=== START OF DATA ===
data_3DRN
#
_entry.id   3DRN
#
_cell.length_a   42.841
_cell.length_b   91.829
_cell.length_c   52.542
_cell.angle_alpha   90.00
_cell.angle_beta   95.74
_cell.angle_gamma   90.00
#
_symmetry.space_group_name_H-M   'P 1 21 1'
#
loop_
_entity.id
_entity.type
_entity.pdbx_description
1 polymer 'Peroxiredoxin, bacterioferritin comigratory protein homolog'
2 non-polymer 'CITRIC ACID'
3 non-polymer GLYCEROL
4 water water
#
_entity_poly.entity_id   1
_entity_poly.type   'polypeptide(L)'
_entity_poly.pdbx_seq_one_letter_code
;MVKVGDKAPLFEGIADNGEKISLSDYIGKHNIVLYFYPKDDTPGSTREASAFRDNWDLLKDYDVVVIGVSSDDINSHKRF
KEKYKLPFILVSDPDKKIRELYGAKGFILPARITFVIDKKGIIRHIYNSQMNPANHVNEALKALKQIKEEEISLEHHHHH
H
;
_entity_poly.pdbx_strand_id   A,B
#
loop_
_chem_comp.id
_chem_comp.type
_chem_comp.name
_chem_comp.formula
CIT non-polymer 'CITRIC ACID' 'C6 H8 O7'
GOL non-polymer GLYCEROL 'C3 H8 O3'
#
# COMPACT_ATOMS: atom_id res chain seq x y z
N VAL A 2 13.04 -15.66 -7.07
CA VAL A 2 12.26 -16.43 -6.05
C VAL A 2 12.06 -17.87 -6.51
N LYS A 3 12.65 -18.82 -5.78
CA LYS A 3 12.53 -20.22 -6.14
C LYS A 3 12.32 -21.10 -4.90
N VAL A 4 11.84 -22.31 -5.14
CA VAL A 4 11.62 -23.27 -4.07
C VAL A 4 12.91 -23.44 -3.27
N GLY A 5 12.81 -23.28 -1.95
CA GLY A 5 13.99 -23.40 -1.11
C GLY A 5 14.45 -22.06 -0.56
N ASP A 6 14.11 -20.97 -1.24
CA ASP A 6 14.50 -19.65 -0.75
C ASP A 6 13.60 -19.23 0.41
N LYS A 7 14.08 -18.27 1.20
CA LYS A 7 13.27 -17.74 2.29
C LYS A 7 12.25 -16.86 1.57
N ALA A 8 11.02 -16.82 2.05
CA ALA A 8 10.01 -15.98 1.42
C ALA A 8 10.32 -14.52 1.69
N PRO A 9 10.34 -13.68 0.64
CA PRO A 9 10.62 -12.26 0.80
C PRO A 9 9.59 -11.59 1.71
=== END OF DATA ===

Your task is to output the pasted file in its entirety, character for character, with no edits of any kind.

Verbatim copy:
data_3DRN
#
_entry.id   3DRN
#
_cell.length_a   42.841
_cell.length_b   91.829
_cell.length_c   52.542
_cell.angle_alpha   90.00
_cell.angle_beta   95.74
_cell.angle_gamma   90.00
#
_symmetry.space_group_name_H-M   'P 1 21 1'
#
loop_
_entity.id
_entity.type
_entity.pdbx_description
1 polymer 'Peroxiredoxin, bacterioferritin comigratory protein homolog'
2 non-polymer 'CITRIC ACID'
3 non-polymer GLYCEROL
4 water water
#
_entity_poly.entity_id   1
_entity_poly.type   'polypeptide(L)'
_entity_poly.pdbx_seq_one_letter_code
;MVKVGDKAPLFEGIADNGEKISLSDYIGKHNIVLYFYPKDDTPGSTREASAFRDNWDLLKDYDVVVIGVSSDDINSHKRF
KEKYKLPFILVSDPDKKIRELYGAKGFILPARITFVIDKKGIIRHIYNSQMNPANHVNEALKALKQIKEEEISLEHHHHH
H
;
_entity_poly.pdbx_strand_id   A,B
#
loop_
_chem_comp.id
_chem_comp.type
_chem_comp.name
_chem_comp.formula
CIT non-polymer 'CITRIC ACID' 'C6 H8 O7'
GOL non-polymer GLYCEROL 'C3 H8 O3'
#
# COMPACT_ATOMS: atom_id res chain seq x y z
N VAL A 2 13.04 -15.66 -7.07
CA VAL A 2 12.26 -16.43 -6.05
C VAL A 2 12.06 -17.87 -6.51
N LYS A 3 12.65 -18.82 -5.78
CA LYS A 3 12.53 -20.22 -6.14
C LYS A 3 12.32 -21.10 -4.90
N VAL A 4 11.84 -22.31 -5.14
CA VAL A 4 11.62 -23.27 -4.07
C VAL A 4 12.91 -23.44 -3.27
N GLY A 5 12.81 -23.28 -1.95
CA GLY A 5 13.99 -23.40 -1.11
C GLY A 5 14.45 -22.06 -0.56
N ASP A 6 14.11 -20.97 -1.24
CA ASP A 6 14.50 -19.65 -0.75
C ASP A 6 13.60 -19.23 0.41
N LYS A 7 14.08 -18.27 1.20
CA LYS A 7 13.27 -17.74 2.29
C LYS A 7 12.25 -16.86 1.57
N ALA A 8 11.02 -16.82 2.05
CA ALA A 8 10.01 -15.98 1.42
C ALA A 8 10.32 -14.52 1.69
N PRO A 9 10.34 -13.68 0.64
CA PRO A 9 10.62 -12.26 0.80
C PRO A 9 9.59 -11.59 1.71